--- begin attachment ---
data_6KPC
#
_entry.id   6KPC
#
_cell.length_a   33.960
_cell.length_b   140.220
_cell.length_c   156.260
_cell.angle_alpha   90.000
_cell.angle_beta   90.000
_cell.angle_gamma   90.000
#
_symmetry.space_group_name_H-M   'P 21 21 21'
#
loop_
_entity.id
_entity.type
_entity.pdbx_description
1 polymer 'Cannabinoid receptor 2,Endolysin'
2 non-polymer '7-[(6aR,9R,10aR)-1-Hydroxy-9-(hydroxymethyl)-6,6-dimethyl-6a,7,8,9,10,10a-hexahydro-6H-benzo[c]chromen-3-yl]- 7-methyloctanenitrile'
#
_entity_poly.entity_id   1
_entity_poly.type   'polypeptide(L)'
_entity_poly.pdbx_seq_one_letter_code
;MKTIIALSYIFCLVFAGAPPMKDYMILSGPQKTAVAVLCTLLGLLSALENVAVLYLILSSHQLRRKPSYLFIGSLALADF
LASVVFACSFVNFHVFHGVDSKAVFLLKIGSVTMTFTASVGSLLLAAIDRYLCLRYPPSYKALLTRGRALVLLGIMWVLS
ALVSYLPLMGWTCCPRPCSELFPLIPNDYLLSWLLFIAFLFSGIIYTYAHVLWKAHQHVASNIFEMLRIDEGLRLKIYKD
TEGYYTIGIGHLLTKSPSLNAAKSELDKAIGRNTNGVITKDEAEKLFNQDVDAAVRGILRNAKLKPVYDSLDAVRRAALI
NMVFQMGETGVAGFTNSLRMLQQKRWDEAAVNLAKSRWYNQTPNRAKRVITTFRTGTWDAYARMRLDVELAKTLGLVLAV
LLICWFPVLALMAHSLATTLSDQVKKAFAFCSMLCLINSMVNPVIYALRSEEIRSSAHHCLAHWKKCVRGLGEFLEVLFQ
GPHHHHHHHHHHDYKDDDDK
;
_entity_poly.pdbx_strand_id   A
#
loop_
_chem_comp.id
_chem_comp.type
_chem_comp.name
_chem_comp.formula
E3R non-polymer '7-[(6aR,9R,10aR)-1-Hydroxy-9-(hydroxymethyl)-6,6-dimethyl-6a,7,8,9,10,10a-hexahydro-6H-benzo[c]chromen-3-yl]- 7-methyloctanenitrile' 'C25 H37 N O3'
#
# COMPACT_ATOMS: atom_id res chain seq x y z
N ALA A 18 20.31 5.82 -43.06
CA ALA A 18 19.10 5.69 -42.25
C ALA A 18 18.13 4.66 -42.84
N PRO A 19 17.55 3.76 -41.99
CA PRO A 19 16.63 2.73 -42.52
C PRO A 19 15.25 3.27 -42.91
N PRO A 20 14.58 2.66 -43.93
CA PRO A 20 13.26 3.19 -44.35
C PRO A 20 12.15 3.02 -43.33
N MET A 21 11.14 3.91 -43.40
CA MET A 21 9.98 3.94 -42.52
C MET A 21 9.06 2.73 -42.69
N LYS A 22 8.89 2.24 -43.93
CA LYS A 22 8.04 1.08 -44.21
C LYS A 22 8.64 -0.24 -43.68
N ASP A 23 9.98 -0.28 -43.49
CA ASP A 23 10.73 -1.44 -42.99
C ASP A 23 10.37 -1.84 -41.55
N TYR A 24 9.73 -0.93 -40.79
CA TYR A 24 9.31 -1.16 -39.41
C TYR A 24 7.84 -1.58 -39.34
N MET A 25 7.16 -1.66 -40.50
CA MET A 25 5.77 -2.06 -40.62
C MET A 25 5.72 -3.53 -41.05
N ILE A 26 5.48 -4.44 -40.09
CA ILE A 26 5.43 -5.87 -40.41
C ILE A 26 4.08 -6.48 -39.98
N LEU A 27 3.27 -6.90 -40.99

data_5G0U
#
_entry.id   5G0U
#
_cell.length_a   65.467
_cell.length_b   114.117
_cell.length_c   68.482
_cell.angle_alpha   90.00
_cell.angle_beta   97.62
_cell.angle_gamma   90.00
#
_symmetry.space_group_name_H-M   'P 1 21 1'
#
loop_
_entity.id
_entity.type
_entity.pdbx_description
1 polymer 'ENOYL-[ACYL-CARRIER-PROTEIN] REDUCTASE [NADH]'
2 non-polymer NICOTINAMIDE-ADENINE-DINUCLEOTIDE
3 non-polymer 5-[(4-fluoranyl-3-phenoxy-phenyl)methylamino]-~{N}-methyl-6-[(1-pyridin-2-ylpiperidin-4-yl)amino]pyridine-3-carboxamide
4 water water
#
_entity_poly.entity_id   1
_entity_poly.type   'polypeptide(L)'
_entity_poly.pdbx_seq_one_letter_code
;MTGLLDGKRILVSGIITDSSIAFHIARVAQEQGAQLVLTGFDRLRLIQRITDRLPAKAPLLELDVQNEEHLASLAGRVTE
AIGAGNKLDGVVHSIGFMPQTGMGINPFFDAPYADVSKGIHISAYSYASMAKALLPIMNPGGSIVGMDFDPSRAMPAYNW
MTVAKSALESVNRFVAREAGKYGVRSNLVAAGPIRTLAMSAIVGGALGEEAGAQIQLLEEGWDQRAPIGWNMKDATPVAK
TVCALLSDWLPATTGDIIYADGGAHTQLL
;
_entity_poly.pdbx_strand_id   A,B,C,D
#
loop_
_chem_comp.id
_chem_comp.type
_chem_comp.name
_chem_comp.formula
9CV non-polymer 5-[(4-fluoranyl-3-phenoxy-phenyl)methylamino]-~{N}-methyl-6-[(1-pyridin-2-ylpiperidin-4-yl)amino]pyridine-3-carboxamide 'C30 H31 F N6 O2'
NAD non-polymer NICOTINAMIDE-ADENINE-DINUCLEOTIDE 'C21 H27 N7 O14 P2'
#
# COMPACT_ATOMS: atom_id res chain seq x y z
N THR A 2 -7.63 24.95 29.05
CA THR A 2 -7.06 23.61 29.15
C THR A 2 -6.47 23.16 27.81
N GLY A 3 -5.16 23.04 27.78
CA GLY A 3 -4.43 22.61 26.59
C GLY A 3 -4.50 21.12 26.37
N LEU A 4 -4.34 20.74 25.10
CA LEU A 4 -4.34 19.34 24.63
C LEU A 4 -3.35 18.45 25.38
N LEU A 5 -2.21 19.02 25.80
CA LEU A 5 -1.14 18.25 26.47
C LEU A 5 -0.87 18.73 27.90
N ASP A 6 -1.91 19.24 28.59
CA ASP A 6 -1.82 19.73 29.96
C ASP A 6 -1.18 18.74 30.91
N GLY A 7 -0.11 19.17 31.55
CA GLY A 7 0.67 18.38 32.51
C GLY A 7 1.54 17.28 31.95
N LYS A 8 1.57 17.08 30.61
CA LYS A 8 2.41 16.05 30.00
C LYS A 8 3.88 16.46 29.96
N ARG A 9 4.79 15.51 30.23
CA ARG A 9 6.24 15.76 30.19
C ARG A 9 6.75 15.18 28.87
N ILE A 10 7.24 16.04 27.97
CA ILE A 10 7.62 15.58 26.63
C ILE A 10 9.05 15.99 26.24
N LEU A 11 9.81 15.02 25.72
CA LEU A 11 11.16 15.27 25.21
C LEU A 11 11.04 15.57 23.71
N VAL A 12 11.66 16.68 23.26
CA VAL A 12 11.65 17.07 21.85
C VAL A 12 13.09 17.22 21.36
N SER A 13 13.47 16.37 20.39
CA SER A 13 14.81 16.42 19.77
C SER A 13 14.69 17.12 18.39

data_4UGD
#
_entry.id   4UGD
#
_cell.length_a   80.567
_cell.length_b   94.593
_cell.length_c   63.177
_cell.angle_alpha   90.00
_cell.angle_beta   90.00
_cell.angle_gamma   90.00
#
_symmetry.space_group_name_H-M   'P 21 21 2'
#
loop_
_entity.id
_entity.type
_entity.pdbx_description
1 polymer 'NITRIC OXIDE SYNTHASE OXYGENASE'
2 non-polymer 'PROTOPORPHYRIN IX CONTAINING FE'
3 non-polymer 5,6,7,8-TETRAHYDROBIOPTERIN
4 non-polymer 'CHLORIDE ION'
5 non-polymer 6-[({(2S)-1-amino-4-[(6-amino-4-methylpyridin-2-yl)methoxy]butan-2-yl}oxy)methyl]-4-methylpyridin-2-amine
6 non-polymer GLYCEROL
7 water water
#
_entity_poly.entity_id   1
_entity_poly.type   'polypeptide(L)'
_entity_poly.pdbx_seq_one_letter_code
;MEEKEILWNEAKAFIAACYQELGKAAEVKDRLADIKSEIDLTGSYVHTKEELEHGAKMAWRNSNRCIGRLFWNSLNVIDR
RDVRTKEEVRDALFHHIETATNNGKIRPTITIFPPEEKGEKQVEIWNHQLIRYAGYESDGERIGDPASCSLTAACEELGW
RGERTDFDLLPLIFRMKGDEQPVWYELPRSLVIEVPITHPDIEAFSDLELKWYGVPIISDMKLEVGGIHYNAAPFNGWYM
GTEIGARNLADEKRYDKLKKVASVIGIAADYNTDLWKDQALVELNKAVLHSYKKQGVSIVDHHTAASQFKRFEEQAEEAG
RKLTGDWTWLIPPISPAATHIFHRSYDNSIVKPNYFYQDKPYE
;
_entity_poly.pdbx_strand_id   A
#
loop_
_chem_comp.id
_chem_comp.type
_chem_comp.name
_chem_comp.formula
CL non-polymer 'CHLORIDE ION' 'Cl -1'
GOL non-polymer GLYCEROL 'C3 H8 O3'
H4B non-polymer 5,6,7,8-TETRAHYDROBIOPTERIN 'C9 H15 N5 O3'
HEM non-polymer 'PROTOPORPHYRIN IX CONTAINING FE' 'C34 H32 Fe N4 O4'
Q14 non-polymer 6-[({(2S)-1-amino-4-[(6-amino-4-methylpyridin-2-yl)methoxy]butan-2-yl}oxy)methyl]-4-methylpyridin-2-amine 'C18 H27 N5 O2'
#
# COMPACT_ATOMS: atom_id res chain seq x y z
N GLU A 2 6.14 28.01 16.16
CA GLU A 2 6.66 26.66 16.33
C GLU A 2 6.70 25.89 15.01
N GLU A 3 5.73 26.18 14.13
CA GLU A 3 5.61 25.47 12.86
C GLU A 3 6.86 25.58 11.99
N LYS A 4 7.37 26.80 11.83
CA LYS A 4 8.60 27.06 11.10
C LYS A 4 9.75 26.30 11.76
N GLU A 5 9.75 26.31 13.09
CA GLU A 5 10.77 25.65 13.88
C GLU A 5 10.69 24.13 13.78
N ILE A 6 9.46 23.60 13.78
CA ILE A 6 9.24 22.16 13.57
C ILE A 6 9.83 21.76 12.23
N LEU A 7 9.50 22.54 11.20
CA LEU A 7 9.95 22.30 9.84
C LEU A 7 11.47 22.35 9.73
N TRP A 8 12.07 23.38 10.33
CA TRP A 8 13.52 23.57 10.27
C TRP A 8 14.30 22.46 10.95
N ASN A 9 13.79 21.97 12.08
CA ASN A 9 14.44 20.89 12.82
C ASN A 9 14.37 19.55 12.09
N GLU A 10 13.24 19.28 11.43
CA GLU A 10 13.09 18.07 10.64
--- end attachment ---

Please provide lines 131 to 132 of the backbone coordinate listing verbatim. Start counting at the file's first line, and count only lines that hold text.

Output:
C LYS A 8 3.88 16.46 29.96
N ARG A 9 4.79 15.51 30.23